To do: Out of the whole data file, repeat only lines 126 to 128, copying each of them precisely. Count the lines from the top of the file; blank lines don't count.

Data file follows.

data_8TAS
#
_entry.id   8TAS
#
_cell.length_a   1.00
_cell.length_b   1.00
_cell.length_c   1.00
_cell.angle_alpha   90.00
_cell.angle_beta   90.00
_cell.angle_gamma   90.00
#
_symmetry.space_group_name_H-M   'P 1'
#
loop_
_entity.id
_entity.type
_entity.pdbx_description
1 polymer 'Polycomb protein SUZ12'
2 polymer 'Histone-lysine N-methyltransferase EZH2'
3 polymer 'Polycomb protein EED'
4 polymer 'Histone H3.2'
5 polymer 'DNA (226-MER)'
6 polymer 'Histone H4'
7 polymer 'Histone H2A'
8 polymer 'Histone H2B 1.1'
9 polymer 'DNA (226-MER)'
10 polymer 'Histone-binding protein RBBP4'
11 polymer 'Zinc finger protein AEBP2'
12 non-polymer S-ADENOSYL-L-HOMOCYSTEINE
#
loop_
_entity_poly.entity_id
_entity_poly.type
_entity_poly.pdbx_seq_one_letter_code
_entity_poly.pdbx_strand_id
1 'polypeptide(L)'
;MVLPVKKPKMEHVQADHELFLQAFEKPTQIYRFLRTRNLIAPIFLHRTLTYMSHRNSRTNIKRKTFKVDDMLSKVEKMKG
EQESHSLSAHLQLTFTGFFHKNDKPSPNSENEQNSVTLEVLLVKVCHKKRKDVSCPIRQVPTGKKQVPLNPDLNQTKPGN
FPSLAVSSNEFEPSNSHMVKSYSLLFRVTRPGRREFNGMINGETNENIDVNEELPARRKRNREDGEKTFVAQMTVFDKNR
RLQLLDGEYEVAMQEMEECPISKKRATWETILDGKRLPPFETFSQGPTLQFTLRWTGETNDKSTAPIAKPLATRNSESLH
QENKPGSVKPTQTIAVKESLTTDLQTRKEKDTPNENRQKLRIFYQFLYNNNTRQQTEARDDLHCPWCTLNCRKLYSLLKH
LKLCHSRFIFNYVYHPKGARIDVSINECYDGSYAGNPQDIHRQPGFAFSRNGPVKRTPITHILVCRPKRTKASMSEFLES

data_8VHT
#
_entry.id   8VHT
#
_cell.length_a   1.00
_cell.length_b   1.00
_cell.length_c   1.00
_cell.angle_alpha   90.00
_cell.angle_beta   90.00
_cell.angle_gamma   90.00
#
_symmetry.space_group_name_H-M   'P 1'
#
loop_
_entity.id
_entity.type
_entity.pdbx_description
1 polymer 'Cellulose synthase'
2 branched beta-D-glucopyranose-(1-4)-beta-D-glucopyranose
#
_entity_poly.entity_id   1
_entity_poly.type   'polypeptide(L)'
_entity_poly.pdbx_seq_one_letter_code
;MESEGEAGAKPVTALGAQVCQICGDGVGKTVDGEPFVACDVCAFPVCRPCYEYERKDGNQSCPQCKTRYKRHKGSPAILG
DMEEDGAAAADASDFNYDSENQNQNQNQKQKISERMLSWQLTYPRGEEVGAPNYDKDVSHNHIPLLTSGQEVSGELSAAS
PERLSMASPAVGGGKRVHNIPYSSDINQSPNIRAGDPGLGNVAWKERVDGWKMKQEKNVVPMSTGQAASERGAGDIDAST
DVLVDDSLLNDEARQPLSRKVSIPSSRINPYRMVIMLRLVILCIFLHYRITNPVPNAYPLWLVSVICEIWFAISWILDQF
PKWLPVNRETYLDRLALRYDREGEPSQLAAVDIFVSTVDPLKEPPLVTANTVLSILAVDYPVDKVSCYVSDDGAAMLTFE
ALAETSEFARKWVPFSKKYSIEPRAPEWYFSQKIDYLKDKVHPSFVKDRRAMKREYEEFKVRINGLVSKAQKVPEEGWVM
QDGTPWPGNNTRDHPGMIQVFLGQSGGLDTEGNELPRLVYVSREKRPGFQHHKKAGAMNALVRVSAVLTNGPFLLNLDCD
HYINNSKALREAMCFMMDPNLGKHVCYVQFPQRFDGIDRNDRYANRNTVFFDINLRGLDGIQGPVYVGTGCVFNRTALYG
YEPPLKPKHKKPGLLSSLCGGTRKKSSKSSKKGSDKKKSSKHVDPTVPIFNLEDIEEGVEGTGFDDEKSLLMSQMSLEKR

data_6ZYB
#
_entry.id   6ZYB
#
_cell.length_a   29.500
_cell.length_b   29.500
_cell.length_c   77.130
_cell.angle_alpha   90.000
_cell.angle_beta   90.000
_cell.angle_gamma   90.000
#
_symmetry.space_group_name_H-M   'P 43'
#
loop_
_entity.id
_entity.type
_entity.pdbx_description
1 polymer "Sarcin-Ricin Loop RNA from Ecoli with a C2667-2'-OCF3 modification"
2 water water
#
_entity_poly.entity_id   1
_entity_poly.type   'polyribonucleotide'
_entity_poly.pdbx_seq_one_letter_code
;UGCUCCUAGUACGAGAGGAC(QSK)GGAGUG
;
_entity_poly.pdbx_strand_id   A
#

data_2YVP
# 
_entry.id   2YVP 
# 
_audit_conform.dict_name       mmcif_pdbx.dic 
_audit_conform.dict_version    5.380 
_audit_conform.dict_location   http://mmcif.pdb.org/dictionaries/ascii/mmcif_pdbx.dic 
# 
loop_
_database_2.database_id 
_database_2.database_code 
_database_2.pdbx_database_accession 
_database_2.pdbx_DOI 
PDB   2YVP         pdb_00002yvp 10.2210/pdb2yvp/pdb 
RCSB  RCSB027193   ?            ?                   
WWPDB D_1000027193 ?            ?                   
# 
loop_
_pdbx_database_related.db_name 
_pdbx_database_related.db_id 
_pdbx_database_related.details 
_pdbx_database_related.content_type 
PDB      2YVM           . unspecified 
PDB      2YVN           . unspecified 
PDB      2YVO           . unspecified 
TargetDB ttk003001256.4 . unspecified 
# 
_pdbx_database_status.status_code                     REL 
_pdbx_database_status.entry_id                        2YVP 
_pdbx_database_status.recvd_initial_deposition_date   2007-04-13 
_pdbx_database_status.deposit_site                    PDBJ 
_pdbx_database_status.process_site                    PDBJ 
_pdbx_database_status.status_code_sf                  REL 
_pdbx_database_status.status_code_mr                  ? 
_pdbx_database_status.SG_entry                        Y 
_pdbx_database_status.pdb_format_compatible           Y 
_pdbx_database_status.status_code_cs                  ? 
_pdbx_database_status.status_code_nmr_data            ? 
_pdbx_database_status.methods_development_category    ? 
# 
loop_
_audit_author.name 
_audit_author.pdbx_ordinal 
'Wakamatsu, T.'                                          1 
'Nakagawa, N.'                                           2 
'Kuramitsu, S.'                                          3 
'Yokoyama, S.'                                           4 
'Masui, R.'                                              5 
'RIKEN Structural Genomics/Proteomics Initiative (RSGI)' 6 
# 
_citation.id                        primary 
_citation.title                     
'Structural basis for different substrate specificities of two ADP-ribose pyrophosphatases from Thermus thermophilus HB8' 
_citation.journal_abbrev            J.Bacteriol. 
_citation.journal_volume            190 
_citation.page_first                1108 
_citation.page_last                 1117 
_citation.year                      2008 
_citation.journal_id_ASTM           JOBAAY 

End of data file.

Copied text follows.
PDB      2YVO           . unspecified 
TargetDB ttk003001256.4 . unspecified 
# 